Saturday, September 17, 2011

Cave of Forgotten Dreams: Documentary Review

Exploring the earliest artwork that we forgot but nature remembered.

Shot entirely in 3-D, we enter the cave exactly as the filmmakers did and just as the handful of scientists did when they first discovered it. The Chauvet cave is located in Southern France and was discovered in 1994, perfectly preserved for 20,000 years. The documentary is a history lesson on the oldest known human pictorial creations.2010

Directed by: Werner Herzog

Screenplay by: Werner Herzog

This documentary isn’t about debating if the age of the paintings really is 32,000 years old, or if radiocarbon dating can give us an accurate time line for the elements of the cave. It is somewhat about what these early humans were trying to tell us with some of their drawings. For instance, one with the head of a bison and body of a woman, I found very intriguing. What it is about in its entirety, is examining the beauty of the art, and the beauty of the archaeologists who just want to immerse themselves in it.

Werner Herzog has a fairly quiet narration in the exploration of the cave, occasionally pointing out interesting drawings or formations. He interviews a collection of eccentric international historians and scientists, who usually have a curious way of drawing metaphors to describe the profoundness of the cave. At all times they were mostly amusing and entertaining, if not all that relevant (one perfumer tries to sniff out hidden caves with no success).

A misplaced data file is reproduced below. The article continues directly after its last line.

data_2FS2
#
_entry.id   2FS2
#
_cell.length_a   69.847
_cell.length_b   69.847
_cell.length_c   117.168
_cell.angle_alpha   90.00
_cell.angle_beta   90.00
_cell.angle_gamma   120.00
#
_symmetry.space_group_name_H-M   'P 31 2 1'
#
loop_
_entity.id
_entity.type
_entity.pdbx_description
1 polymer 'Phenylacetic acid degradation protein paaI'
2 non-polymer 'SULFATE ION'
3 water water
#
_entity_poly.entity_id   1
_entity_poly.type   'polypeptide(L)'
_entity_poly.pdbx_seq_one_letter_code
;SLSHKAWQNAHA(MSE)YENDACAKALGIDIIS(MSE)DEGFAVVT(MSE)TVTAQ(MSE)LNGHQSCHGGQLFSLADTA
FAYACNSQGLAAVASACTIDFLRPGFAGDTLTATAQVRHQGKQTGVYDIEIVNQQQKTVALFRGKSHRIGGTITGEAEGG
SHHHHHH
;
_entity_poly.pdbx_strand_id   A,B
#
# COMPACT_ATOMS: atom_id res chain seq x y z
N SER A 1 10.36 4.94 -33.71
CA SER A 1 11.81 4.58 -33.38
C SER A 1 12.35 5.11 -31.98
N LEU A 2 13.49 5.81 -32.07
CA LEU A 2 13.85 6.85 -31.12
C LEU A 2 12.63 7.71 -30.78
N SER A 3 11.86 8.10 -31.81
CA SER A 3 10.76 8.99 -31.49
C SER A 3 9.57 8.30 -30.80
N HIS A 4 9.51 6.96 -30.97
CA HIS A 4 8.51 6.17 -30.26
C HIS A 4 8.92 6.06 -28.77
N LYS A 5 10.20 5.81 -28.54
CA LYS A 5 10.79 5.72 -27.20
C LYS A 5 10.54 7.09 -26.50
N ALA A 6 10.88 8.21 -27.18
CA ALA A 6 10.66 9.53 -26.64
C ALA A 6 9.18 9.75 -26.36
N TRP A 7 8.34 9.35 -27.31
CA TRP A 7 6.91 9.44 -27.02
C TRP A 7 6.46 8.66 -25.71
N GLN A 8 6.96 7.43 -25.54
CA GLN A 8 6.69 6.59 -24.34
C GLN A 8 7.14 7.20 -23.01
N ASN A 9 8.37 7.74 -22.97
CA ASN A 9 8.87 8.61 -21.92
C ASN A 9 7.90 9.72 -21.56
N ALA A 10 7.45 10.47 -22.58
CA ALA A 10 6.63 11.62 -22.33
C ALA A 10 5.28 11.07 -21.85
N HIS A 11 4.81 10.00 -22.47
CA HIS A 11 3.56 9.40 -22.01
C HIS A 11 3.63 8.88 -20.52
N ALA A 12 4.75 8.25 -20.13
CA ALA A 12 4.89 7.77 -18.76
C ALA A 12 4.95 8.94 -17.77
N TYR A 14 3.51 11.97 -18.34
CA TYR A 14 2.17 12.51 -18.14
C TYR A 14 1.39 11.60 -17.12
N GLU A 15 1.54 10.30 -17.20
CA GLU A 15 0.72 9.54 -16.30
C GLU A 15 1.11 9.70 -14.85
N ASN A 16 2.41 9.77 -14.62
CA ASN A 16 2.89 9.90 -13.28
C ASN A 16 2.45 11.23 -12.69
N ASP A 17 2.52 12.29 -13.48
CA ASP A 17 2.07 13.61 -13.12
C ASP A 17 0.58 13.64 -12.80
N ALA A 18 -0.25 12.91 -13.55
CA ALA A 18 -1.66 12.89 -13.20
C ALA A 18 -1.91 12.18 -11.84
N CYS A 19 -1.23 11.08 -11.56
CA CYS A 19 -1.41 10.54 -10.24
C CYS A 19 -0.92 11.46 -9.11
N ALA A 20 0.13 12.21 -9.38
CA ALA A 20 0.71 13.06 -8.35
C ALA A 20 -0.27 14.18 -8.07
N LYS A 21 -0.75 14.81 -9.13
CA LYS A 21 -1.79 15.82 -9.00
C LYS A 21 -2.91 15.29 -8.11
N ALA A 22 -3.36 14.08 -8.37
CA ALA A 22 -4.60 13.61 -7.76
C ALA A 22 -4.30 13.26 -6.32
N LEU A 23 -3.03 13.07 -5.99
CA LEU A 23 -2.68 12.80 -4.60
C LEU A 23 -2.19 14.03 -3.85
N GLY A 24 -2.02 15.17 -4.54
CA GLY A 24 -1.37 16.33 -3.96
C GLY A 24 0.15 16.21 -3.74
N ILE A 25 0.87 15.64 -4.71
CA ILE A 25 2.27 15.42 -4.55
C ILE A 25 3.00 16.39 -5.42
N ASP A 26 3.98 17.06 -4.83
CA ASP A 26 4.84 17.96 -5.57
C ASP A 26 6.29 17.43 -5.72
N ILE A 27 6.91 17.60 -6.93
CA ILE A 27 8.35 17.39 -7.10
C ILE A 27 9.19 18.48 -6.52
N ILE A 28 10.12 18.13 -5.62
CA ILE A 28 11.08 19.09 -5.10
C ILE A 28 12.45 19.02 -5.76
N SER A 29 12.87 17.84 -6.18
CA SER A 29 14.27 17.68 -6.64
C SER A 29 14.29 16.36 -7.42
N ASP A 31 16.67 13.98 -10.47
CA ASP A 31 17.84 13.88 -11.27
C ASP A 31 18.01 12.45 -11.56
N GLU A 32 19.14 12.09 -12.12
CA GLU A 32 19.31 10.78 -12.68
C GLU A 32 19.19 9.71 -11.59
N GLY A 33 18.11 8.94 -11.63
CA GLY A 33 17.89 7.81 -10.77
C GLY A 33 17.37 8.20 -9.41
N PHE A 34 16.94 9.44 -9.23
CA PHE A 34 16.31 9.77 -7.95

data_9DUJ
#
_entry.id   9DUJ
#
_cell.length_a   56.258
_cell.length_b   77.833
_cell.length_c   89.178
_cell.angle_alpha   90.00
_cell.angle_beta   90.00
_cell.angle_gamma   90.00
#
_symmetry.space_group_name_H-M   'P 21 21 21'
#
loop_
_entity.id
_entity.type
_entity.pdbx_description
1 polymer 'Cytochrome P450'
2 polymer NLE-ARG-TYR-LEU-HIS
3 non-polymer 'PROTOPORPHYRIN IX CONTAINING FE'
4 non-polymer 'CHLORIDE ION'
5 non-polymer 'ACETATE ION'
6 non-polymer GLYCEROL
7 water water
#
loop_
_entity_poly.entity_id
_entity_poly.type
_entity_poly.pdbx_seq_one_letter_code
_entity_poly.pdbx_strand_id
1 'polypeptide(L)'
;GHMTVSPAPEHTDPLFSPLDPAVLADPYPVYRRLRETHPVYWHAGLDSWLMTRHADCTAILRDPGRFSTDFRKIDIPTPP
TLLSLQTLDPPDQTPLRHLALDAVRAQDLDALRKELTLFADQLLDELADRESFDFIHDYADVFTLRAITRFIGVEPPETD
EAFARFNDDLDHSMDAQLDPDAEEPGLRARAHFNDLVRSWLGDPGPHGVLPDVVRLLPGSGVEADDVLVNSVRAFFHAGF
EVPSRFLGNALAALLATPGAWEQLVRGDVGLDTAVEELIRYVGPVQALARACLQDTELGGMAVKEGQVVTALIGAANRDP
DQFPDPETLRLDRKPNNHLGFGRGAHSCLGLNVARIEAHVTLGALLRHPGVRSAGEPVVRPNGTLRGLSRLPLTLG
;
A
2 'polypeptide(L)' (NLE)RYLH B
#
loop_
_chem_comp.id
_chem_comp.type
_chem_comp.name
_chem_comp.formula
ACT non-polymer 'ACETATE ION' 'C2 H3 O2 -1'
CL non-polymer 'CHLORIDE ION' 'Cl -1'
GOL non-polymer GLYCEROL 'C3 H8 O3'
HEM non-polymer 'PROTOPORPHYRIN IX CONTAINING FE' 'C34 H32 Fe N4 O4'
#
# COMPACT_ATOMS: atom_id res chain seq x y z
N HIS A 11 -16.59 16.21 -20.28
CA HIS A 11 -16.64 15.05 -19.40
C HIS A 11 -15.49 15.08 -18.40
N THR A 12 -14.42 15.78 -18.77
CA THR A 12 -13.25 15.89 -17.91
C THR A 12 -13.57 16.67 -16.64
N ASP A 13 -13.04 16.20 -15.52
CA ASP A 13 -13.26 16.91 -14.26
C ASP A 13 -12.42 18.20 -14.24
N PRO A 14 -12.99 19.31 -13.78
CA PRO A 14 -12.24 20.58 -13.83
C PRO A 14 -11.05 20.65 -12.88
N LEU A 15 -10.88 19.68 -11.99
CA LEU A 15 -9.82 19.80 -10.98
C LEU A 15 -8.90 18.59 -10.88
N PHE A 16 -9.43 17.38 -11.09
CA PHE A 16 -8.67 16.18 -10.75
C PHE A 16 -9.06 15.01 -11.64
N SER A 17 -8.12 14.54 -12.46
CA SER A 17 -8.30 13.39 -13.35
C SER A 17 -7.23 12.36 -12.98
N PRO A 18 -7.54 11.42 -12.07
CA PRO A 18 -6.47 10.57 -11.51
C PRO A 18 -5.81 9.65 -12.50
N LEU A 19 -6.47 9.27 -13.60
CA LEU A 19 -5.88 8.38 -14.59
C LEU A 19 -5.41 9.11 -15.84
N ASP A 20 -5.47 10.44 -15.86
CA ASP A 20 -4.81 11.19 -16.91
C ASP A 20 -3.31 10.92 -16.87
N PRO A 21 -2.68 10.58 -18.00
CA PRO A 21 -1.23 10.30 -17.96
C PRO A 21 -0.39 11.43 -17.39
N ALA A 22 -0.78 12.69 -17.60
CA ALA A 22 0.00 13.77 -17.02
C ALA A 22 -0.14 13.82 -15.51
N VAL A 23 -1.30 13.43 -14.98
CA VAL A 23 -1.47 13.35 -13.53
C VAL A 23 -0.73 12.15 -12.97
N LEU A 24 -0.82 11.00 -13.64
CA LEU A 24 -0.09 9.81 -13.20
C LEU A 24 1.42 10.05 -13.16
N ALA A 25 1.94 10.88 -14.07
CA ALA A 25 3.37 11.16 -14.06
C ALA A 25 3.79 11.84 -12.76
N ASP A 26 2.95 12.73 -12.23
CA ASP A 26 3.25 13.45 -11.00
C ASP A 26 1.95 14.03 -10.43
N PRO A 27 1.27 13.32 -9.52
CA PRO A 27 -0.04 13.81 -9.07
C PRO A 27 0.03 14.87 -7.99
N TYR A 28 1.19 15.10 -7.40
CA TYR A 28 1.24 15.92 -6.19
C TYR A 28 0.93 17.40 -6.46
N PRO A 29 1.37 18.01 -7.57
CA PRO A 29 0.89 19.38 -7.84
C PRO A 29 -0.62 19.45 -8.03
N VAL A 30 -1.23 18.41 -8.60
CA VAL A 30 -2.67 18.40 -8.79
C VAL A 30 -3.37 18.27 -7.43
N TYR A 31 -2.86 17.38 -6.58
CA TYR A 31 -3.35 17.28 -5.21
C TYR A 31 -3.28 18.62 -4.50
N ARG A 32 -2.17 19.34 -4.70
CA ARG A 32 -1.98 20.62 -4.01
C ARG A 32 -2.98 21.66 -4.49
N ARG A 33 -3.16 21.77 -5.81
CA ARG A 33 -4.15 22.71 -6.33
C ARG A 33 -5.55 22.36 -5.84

Most reviewers have found the 3-D angle to this film to be mostly pointless, but my take on that is the opposite. I was hooked with the first foot-steps that it felt like I was taking on the narrow wooden pathway along the cliff wall leading to the disguised cave opening. I was peering around the cave walls trying to see the continuation of the painted panels. It’s exactly the type of movie that should be added to the current 3-D filmography.

Produced in part by the History Channel, “Cave of Forgotten Dreams” is an opportunity for all of us to collectively build on the history of our ancient ancestors, that we have forgotten about, but nature did not.